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The Celtic Conference in Classics in Montreal (July 19-21, 2017) has set its conference program. The panels and their speakers can be found at www.celticconferenceclassics.com. Panels cover a broad range of current debates in Classics including the problem of the fragmentary, epic and elegy, reception of classical drama, oratory and identity, ethnicity and imperialism, new directions in Plato, consciousness in Late Antiquity, and popular classics, to name a few. The CCC2017 cordially invites students, scholars, and interested parties to participate in the proceedings and enjoy collegial conversations on all things Classical.
Ruth Scodel, SCS delegate to the American Council of Learned Societies, has written up her report of the annual ACLS meeting.
You can read the full here.
It is a pleasure to announce the tenth edition of Eleatica, International Session on Ancient Philosophy, to be held on 28th-30th September 2017 at the Fondazione Alario per Elea-Velia onlus (Ascea Marina, Salerno, Italy). This time the main lectures will be given by Prof. Livio Rossetti (Università di Perugia).
Here is the conference programme:
28th September 2017
09:00 a.m. Courtyard of Palazzo Alario: Registration.
10:00 a.m. Palazzo Alario, Sala Francesco Alario: Opening Ceremony
Marcello D’Aiuto (President of the Fondazione Alario per Elea-Velia onlus).
Stefania Giombini (Scientific Committee of Eleatica)
10:15 a.m. De Novis Libris, in quibus de Praesocraticis tractatur, Iudicia – Some new books on ancient philosophy
Chair: Omar Álvarez Salas (Universidad Nacional Autónoma de México).
04:00 p.m. 1st Lecture. Livio Rossetti: La filosofia virtuale di Parmenide
Chair: Massimo Pulpito (Univ. Brasilia, Cátedra UNESCO Archai)
Discussant: Luis A. Bredlow (Universitat de Barcelona)
29th September 2017
Fourth Interdisciplinary Symposium on the Heritage of Western Greece
with special emphasis on τὸ καλόν to kalon: the beautiful, good, noble, fine Sicily Center for International Education
Syracuse, Sicily, June 6-9, 2018
The cultural and intellectual legacy of Western Greece—the coastal areas of Southern Italy and Sicily settled by Hellenes in the 8th and 7th centuries BCE—is sometimes overlooked in academia. Yet evidence suggests that poets, playwrights, philosophers, and other maverick intellectuals found fertile ground here for the growth of their ideas and the harvesting of their work. The goal of the Fonte Aretusa organization is to revive the distinctive spirit of Western Greece by exploring it from a variety of disciplinary perspectives including art history, archaeology, classics, drama, epigraphy, history, philosophy and religion.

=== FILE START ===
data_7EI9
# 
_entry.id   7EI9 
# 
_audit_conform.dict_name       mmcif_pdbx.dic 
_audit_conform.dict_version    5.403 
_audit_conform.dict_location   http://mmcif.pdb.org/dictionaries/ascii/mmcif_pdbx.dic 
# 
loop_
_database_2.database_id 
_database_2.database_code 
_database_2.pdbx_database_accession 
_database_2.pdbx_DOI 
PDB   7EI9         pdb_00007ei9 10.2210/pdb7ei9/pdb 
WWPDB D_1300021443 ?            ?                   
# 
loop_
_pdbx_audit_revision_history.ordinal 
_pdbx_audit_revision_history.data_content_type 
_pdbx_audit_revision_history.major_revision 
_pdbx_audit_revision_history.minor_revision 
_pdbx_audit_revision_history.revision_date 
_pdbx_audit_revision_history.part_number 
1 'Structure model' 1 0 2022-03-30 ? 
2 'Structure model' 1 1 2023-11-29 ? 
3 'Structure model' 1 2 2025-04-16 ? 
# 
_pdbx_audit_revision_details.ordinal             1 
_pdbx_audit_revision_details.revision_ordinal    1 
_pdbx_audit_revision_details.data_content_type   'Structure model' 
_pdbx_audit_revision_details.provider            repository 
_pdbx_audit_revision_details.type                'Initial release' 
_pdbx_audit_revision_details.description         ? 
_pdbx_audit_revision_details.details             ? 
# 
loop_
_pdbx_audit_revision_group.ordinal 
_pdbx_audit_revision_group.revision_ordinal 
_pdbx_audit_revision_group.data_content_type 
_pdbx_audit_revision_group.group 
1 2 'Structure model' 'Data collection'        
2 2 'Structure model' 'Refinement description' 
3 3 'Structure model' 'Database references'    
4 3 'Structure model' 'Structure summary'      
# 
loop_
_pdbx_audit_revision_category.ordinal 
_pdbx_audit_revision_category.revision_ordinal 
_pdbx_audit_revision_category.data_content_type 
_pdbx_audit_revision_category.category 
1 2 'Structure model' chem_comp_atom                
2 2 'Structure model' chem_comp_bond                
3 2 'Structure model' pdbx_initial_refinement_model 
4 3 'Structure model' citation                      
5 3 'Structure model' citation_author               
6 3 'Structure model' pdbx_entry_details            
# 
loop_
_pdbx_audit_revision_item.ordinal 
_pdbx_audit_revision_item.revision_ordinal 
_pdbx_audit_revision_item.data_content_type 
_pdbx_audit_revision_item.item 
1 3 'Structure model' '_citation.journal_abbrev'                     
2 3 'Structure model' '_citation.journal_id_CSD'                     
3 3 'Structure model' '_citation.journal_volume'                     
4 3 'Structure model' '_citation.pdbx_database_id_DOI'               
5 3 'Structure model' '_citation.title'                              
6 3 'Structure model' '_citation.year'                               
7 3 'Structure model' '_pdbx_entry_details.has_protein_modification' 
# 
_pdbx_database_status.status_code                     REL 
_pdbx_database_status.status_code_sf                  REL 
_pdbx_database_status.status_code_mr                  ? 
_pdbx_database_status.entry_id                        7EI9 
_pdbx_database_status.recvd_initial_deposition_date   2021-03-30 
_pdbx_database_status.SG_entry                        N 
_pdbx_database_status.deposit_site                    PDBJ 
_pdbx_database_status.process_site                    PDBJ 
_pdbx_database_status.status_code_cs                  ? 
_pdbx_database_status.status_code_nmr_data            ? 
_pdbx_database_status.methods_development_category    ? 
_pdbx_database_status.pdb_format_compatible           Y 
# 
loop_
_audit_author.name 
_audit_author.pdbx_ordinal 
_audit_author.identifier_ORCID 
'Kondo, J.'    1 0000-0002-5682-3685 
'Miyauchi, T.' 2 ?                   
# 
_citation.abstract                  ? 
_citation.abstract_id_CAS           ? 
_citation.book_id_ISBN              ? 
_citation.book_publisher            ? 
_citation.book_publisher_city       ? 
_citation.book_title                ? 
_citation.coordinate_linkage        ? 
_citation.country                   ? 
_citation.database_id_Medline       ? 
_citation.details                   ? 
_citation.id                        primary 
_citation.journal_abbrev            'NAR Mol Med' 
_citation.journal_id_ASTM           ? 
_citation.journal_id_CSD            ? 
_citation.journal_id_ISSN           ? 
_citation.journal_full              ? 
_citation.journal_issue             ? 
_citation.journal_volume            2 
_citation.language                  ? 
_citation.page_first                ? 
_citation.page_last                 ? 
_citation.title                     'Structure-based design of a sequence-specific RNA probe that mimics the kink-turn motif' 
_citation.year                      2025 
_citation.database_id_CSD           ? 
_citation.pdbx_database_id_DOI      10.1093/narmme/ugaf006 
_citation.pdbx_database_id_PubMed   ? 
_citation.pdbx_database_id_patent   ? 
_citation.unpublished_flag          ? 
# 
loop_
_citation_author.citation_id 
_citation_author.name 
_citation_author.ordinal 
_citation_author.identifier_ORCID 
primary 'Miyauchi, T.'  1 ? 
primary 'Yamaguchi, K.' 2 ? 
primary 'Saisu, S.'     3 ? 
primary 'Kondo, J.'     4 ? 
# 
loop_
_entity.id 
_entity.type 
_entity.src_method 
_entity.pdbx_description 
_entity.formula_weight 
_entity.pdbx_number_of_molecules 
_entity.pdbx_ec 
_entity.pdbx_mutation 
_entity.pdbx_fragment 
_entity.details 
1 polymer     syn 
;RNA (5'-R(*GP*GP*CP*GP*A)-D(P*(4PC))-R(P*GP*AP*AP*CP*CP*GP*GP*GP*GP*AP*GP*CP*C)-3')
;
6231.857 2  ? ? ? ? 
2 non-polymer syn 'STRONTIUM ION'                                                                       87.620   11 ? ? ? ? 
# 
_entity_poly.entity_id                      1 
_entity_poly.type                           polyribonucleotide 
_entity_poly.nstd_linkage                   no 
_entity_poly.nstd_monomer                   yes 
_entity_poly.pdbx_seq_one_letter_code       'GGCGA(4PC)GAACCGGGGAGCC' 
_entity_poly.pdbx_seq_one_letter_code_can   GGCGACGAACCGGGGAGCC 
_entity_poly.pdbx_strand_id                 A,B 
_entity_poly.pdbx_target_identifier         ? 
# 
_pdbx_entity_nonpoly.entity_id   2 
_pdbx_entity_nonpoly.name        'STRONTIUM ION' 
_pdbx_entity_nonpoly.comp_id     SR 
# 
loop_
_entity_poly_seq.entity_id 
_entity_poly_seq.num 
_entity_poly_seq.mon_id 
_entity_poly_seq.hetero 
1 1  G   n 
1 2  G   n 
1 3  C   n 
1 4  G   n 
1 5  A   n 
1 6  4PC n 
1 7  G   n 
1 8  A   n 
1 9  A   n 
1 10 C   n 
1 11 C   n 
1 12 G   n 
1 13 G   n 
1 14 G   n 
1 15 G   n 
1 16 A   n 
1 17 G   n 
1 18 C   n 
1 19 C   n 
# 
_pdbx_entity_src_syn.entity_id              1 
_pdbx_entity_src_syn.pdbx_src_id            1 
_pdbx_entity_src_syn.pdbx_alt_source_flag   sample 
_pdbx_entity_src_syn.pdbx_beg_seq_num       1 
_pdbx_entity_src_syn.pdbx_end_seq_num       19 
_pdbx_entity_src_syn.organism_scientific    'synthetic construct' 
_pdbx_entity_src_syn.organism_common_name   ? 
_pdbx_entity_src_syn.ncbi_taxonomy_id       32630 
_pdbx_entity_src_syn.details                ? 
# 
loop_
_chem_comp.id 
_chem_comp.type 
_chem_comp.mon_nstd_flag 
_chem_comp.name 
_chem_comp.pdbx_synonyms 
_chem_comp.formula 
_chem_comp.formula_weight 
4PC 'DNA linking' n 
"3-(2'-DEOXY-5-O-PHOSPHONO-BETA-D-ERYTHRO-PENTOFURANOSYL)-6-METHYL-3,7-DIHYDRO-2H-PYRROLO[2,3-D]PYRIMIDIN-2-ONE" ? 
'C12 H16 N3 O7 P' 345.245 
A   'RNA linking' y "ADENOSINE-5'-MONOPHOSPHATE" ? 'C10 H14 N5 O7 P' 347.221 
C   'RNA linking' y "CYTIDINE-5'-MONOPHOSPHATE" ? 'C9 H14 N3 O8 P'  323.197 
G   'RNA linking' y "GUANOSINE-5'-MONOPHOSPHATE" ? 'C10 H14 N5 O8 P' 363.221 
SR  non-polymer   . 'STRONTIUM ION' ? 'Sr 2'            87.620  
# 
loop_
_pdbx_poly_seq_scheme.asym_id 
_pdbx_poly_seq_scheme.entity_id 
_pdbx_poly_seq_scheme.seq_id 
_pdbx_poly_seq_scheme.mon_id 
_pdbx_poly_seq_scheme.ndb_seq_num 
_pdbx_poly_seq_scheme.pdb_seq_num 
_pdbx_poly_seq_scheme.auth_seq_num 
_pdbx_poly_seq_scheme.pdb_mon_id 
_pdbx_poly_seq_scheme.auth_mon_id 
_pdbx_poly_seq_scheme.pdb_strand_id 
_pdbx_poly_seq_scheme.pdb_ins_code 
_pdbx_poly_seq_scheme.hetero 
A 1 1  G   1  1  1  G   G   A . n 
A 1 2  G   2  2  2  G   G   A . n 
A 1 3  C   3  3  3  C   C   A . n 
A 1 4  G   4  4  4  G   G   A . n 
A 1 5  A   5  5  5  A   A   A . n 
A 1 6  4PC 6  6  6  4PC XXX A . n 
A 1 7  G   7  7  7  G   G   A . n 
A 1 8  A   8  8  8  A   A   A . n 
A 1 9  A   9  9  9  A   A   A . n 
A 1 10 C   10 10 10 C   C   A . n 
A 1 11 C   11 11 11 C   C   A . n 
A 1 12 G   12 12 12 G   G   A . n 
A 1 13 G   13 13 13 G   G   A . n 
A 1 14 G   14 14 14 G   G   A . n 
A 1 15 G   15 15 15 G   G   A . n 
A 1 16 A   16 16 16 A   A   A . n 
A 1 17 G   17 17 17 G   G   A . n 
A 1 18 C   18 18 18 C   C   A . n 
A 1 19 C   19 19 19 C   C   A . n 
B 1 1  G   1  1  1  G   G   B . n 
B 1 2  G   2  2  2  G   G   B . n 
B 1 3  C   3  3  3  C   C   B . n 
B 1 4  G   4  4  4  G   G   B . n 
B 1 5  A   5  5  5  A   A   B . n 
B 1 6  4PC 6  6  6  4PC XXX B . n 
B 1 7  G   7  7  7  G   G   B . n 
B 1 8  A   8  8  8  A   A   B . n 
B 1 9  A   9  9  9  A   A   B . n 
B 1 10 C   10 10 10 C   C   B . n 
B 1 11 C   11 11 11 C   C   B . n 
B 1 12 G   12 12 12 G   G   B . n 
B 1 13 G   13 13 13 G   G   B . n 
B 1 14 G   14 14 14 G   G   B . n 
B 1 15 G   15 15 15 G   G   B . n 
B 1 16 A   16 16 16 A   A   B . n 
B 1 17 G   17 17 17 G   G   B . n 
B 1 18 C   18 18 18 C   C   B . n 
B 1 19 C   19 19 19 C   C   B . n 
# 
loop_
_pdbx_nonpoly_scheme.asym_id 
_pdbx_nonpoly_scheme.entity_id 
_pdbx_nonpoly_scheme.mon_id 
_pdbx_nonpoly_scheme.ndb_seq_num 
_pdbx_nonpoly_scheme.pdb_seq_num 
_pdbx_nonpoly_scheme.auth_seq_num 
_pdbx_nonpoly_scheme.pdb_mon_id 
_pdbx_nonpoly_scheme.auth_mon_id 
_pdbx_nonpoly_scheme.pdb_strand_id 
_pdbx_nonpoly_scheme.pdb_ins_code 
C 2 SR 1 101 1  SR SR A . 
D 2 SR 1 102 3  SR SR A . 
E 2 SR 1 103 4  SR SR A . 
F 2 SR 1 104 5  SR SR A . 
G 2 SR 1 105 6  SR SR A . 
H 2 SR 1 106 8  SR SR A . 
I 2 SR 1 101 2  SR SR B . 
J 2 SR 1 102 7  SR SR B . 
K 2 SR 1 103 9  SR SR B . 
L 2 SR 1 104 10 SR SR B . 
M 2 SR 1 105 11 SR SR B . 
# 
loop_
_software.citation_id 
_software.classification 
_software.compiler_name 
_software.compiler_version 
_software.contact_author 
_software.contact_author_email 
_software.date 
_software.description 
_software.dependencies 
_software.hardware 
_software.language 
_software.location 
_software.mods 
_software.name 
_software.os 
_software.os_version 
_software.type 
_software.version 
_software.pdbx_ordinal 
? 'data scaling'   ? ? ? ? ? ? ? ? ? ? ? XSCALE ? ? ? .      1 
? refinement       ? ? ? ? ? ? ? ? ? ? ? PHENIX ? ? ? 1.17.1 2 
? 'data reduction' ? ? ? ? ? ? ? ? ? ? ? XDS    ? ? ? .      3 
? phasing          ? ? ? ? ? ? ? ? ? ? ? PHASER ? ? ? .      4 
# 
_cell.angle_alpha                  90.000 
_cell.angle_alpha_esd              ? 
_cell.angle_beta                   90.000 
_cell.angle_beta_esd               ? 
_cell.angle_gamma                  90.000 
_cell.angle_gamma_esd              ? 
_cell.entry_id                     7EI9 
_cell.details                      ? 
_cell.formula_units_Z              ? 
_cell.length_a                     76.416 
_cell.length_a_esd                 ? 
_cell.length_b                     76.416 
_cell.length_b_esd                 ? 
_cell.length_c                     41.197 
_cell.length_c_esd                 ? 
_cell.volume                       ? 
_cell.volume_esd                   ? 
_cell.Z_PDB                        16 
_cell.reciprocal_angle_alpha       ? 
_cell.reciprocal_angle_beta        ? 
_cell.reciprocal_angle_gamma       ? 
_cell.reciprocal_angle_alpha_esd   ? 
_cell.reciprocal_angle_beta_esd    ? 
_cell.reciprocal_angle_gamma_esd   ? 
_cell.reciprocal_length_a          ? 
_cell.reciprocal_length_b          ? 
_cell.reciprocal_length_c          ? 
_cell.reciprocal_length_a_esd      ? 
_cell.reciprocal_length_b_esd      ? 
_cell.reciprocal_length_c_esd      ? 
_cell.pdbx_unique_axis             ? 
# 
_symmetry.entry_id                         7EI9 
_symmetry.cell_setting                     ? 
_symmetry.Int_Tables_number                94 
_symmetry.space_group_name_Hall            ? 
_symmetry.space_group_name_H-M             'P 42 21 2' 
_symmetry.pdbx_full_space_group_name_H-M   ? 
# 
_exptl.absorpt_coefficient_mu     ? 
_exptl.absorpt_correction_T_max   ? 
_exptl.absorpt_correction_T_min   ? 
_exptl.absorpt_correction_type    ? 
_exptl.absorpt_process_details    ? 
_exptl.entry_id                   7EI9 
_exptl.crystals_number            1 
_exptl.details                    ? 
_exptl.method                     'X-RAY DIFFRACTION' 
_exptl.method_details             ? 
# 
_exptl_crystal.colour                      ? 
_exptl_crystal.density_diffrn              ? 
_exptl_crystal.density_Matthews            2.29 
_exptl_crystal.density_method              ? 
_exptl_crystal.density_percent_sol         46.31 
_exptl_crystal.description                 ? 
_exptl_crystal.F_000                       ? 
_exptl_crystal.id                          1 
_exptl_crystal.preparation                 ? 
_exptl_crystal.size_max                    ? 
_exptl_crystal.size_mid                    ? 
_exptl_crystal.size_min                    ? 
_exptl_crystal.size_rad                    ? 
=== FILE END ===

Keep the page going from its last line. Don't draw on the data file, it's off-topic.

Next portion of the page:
Our conference takes place at the Sicily Center for International Education in Syracuse, Sicily—the cultural center of Western Greece known by Epicharmus, Empedocles, Plato, Aeschylus, Sappho, Theocritus, Archimedes, Cicero and many others. It includes guided tours of local archaeological and cultural sites, communal meals, and the possibility to witness live performances in the ancient Greek theater by the National Institute for Ancient Drama. An optional post-conference tour to important sites is also offered.
Digital technology can support the emergence of a new kind of environment for reading, exploring, and thinking about classical texts—even those in unfamiliar languages. But realizing the ambitious goals for the new reading modalities, described in an earlier post, is a non-trivial task and requires research of various types.
Understanding Hagiography and its Textual Tradition: the Late Antique and the Early Medieval Period (6th-11th centuries)
University of Lisbon, October 24-26, 2018